Comment The storage benchmarking world is broken because there are no realistic and pratical storage benchmarks with realistic workloads customers can apply to systems.
So says storage analyst Howard Marks , and he aims to fix this mess with the help of a consortium of industry players.
He says the world of storage benchmarking is currently divided into the simple load generators like IOmeter, FIO or VDbench and complex benchmarks like TPC-C and SPC-1 that can take months to complete.
Marks declares: "Even the best of today’s storage benchmarks have an ever more distant relationship with how modern storage systems work and are used in the real world. Even worse vendors continue to publish test reports that game the system by using a data set smaller than the system under test’s cache or reporting very low latency on an OLTP benchmark because the system under test lacks controller HA."
The desired outcome is a Proof of Concept (POC) cookbook customers can use to run their own benchmarks using a realistic workload. Their ideal benchmark will be a synthetic one, with a semi-random workload data distribution in addition to sequential and random distributions. It would:
- Feature controllable levels of data reduction,
- Be more accessible and affordable than the high-endLoad Dynamix testing system,
- Support multiple workloads and take the number of controllers and paths into account,
- React to workload changes over time,
- Test for the impact of increases in storage I/O demand of lower priority workloads on high priority workloads, and
- Test how fairly resources are allocated when demand exceeds supply.
The POC cookbook will be a benchmarking guide, with step-by-step instructions on how to run the benchmark, and come with the benchmark software, OVFs of the virtual machines needed to run the benchmarks with the benchmark software installed, and data analysis scripts to generate graphs.
It is intended for the evaluation of primary storage systems and the two "anticipate that the mixed VM workload will be either a tiled set of VMs that are duplicated to increase load or a set of VMs that provide a background load while the primary application(s) run with increasing load until the latency threshold is reached."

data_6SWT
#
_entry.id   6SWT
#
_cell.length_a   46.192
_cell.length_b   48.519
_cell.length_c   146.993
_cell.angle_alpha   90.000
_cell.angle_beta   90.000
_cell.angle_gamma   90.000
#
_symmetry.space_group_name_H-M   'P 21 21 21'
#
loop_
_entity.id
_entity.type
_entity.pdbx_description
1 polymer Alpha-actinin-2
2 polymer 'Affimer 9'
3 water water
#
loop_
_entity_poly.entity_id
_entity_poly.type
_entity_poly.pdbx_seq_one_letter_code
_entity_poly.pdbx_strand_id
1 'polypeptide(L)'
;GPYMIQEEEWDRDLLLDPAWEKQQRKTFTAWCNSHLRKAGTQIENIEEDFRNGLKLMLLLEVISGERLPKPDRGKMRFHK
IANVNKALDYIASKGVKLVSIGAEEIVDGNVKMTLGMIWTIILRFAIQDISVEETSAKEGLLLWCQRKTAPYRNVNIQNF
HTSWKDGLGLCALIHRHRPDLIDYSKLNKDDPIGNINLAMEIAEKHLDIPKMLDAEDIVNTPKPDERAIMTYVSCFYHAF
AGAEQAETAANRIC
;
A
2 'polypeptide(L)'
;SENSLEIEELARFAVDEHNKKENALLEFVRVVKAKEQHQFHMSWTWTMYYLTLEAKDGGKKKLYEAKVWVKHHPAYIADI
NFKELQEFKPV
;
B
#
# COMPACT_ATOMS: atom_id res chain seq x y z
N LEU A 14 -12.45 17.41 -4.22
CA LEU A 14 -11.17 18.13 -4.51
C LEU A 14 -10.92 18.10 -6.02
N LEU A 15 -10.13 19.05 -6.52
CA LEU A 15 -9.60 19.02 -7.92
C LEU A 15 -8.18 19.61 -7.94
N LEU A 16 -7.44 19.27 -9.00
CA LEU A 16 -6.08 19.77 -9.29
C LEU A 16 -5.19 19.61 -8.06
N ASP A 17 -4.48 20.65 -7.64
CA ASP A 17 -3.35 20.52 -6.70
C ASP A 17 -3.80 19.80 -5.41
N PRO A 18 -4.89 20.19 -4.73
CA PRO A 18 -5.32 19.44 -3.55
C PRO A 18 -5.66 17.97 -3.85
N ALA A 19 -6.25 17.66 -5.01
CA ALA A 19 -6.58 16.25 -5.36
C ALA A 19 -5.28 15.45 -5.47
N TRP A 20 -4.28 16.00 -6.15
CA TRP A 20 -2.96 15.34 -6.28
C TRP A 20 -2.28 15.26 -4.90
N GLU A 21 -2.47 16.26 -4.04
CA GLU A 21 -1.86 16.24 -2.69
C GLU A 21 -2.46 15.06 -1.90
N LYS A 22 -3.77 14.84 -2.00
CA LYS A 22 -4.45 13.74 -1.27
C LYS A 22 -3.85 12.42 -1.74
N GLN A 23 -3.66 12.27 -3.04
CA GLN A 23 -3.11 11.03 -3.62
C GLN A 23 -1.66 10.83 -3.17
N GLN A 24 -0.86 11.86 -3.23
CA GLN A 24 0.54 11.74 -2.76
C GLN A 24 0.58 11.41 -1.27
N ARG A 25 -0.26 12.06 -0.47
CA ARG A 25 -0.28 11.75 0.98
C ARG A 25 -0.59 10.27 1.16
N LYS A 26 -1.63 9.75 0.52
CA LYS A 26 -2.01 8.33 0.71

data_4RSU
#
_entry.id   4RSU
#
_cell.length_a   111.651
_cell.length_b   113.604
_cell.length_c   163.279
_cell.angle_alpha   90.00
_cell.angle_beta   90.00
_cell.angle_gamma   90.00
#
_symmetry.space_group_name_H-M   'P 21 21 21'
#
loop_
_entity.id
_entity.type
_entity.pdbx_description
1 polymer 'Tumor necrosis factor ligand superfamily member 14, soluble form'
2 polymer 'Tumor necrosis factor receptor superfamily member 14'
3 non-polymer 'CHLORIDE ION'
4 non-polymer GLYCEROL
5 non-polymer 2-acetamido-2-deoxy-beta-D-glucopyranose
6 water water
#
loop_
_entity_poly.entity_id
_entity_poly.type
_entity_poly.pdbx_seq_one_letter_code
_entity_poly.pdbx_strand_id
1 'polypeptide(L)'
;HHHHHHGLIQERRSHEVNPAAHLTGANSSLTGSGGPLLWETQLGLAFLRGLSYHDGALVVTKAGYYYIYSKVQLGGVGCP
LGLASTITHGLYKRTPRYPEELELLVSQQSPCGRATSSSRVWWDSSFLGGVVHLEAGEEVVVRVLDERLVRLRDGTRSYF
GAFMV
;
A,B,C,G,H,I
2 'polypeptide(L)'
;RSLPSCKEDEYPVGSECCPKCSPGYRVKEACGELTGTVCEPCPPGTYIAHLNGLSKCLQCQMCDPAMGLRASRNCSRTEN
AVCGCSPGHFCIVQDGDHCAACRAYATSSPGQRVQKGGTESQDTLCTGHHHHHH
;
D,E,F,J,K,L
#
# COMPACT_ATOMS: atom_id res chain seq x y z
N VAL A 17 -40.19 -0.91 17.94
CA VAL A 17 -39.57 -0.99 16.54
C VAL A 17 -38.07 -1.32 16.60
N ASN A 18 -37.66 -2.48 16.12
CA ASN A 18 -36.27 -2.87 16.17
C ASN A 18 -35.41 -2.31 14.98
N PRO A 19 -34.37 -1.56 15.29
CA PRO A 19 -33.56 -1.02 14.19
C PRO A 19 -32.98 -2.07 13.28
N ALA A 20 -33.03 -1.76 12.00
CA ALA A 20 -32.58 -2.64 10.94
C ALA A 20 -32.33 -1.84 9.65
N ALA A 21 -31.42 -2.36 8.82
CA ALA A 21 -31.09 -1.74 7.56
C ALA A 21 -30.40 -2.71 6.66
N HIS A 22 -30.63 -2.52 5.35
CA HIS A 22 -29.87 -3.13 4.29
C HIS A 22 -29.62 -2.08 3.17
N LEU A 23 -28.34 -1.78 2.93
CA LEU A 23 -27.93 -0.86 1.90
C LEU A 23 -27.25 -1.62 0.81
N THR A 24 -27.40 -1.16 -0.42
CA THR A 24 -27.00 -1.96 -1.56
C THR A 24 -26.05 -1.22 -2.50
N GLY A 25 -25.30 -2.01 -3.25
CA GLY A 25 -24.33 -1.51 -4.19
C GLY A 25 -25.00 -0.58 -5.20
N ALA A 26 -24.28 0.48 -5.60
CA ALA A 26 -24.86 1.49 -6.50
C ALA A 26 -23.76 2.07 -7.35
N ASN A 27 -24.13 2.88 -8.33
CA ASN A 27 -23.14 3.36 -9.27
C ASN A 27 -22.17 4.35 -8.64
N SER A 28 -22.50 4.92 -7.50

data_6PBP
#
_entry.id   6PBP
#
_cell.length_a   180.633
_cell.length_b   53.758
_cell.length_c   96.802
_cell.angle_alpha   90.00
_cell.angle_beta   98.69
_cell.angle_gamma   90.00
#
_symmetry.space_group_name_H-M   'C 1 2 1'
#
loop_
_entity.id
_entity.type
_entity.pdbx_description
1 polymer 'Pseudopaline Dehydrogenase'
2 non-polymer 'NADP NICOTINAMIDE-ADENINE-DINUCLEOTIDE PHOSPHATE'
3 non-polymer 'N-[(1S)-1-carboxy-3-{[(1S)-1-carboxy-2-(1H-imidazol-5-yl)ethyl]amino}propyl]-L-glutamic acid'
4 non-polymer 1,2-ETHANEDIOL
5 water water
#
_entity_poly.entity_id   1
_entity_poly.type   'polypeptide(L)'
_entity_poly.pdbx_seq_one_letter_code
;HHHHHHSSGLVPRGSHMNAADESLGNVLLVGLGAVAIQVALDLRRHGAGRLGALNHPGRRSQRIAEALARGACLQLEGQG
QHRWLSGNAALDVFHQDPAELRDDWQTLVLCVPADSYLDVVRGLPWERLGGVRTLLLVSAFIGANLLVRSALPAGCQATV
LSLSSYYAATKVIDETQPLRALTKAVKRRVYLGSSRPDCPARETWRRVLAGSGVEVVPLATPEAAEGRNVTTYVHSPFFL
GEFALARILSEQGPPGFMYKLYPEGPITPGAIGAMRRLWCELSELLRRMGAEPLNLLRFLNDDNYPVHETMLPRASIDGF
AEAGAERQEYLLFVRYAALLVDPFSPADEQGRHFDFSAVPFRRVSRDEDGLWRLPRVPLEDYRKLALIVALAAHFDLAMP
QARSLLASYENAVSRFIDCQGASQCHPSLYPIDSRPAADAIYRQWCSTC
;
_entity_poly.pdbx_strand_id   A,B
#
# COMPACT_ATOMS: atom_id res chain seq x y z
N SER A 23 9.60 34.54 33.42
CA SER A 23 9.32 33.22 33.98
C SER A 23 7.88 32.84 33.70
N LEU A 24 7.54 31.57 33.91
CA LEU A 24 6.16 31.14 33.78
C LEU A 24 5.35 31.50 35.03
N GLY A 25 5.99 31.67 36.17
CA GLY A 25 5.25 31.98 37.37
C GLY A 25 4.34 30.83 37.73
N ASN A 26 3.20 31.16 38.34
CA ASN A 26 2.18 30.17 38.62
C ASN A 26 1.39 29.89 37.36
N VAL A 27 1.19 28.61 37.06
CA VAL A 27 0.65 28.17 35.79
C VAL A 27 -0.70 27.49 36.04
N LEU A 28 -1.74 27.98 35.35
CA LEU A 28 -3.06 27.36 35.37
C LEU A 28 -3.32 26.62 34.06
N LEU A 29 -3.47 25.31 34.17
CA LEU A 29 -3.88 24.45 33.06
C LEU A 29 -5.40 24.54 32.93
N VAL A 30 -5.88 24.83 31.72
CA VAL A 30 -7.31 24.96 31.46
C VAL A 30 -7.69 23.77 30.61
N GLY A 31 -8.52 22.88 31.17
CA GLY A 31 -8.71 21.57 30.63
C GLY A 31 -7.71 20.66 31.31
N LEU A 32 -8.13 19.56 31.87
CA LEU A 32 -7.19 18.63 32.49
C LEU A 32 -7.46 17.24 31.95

He would "like to integrate a storage profiler into the cookbook so users can profile their applications and then create synthetic workloads that approximate their actual applications."
The ideal storage profiler would view the I/O stream to a storage device and record data that provides us with information about the workload hopefully including:
- Break I/Os into bands by I/O size,
- For each I/O size band:
- Number of I/Os
- Avg I/O size
- 90th%tile I/O size
- Information on locality
- Information on data reducibility
Storage industry players are invited to join a new benchmark consortium. They'll be invited, but not required, to participate by running pre-release versions of the benchmarks, contributing code and the like. Membership will cost a certain amount of cash per year.
Marks wants to better characterise real-world applications, understand read/write IO size distributions, IO inter-relationships such as associated log file access, data reducibility and locality.
Some of this data is readily available. Several existing member vendors, including Tintri, Nimble and HPE, collect the read/write I/O size information. In theory, this data can be collected with PernixData’s Architect installed as a filter on a vSphere host.
He has developed a scanner (in Java) that will read a dataset and report:
- Compressibility (currently uses LZW but is engineered to allow additional compression algorithms to be used)
- Data de-dupability using fixed blocks (4KB-1MB) and SHA-1
Marks would like benchmarkimg community members to scan their data. He is going to recommend that users restore the data for their workloads and point the scanner at the restored files. And he wants to build a library of traces and reduction scans.
The idea is that users will be able to download the tools for the reduction scan and scripts that simplify the trace collection process. They’ll then fill out a form describing the application, and optionally their organization, and upload the files.
Analysts would then run the files through parsers, upload some histograms and feed the data into a aggregator process so 5 OLTP workloads can create one “average” workload.
The end result of all this should be a prescriptive cookbook that will allow a customer to run a POC in under 30 days and get a good idea how the storage system under test will behave in the real world.
The new benchmark organisation has a somewhat wacky name: The Other Other Operation - think Monty Python - and you can get in touch with Howard Marks by using this contact form . ®